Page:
that all other transmissions are encrypted with
                           the secret key rather than the hash of the
                           session key.
                           Why can't I just keep using the hash of the
                           session key? It seems much simpler to do this
                           than to maintain a separate secret key.
2001/6/14-7/20 [Computer/SW/Security] UID:21514 Activity:low
6/13    Note that sprint just cancelled ION- who the hell knew what ION was
        anyway???? They had all these commercials but never once showed the
        product or what it does.  Teledesic rocks!
        \_ I never saw an ION commerical, but I had read about it
           on several ng's. I was looking forward to migrating from
           1.5 DSL to ION, but I guess that's not possible now. BTW,
           the ION web page doesn't have any info on the cancellation,
           though the check for service now says that the service is
           unavailable in my zip code (it was available last week).
           Teledesic looks good, but they won't be in wide service
           till 2005. I considered WildBlue for a bit, but they
           don't seem like they are *nix friendly (PC/Mac only).
           That leased line is looking better all the time.
2001/6/12 [Computer/SW/Security] UID:21496 Activity:nil
6/12    Here's the bottom line: The RIAA wants to control all channels
        of distribution. For a user to access his own "private"
        collection may infringe upon the notion of "ownership." Meaning
        that by leaving those mp3s on an "open" (yes it is open because
        you have access to it outside of the LAN) network exposes the
        user to "potential" distribution infringement. http://mp3.com
        attempted something like this but the RIAA nuked that idea
        right out the water. The way it would have to work is if the
        RIAA forces the user to license each component of music that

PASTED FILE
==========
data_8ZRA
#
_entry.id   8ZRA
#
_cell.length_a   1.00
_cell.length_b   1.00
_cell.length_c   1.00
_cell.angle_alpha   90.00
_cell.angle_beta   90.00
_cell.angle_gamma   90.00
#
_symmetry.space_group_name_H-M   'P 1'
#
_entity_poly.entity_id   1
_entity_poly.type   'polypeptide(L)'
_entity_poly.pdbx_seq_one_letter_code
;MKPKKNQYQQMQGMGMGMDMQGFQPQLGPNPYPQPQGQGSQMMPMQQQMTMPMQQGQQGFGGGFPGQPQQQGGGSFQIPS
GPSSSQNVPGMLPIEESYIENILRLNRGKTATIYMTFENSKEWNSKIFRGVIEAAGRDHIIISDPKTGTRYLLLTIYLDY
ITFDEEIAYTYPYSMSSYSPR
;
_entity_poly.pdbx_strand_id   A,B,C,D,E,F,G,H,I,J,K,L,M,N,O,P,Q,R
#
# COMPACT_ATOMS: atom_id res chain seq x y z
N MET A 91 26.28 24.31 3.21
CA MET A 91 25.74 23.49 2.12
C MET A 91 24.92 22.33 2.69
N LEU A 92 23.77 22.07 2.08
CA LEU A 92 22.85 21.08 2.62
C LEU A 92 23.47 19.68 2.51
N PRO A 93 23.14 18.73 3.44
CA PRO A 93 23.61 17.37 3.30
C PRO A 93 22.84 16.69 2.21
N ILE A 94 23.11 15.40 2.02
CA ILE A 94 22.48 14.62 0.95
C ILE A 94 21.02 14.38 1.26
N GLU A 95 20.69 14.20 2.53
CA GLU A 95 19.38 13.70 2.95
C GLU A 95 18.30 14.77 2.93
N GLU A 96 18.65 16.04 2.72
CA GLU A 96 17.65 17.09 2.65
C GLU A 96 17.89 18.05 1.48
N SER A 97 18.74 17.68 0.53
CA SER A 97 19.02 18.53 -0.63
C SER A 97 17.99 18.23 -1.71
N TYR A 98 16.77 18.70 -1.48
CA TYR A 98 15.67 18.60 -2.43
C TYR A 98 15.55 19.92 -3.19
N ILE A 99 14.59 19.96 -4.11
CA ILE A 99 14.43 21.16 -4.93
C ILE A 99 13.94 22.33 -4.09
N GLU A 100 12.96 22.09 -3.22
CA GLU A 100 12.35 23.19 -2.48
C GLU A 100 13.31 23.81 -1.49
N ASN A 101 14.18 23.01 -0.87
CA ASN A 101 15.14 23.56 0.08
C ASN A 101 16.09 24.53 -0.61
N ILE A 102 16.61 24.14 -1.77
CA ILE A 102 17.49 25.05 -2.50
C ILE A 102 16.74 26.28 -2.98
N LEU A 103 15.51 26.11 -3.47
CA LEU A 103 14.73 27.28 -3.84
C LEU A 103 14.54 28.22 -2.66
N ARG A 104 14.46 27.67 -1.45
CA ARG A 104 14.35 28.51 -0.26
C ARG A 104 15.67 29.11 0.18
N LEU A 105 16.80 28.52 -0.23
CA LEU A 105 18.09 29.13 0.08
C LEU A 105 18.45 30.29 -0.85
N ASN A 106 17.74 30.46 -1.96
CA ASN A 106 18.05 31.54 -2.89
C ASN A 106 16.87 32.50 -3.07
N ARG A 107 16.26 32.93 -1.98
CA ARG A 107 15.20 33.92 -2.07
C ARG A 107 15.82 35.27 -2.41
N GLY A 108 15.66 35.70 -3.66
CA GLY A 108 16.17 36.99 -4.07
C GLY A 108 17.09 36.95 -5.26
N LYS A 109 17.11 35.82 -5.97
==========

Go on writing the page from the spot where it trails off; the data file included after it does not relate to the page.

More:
he/she has access to, regardless if they had, indeed, purchased
        it. Why? Because the RIAA can track that information still.
        How? Through the networking software. Tapes and CDs prove to be
        untrackable in terms of distribution but software is trackable
        especially over networks. As long as the RIAA can track their
        distribution, no user truly can have that sense of privacy. In
        terms of tapes and CDs, the RIAA would have to invade each
        suspected user's home and then provide a warrant to search
        their premise. That's ridiculous in terms of overhead.
        Networking software makes usage tracking simple. The idea won't fly.
        I might've been talking about mp3 cell phones that are
        distributed by sony a while back. The reason why those are
        novel (albeit not necessarily popular) is because 1) it's Sony
        and DoCoMo doing the distribution; 2) the method of transmission
        is done through the memory chip. The memory chip is portable
        and removable so it's effectively like copying onto a tape.
        Supposedly the new G4 technology being pushed by DoCoMo will
        have a Java client that gets streaming audio/video to your
        phone. If it does, you can guarantee those lines won't be
        private and if they are it'll be challenged in court. - keithyw
2001/6/1-3 [Computer/SW/Security, Computer/SW/Unix] UID:21404 Activity:very high
5/31    Does anyone have the login/pw for the private space at
        http://ign.com?  We shouldn't have to be paying for access..esp.
        things like the silent hill 2 full trailer.
             \_ Will somebody please provide a valid login/pass?  They
                fucking cut off the last Hideo Kojima interview on the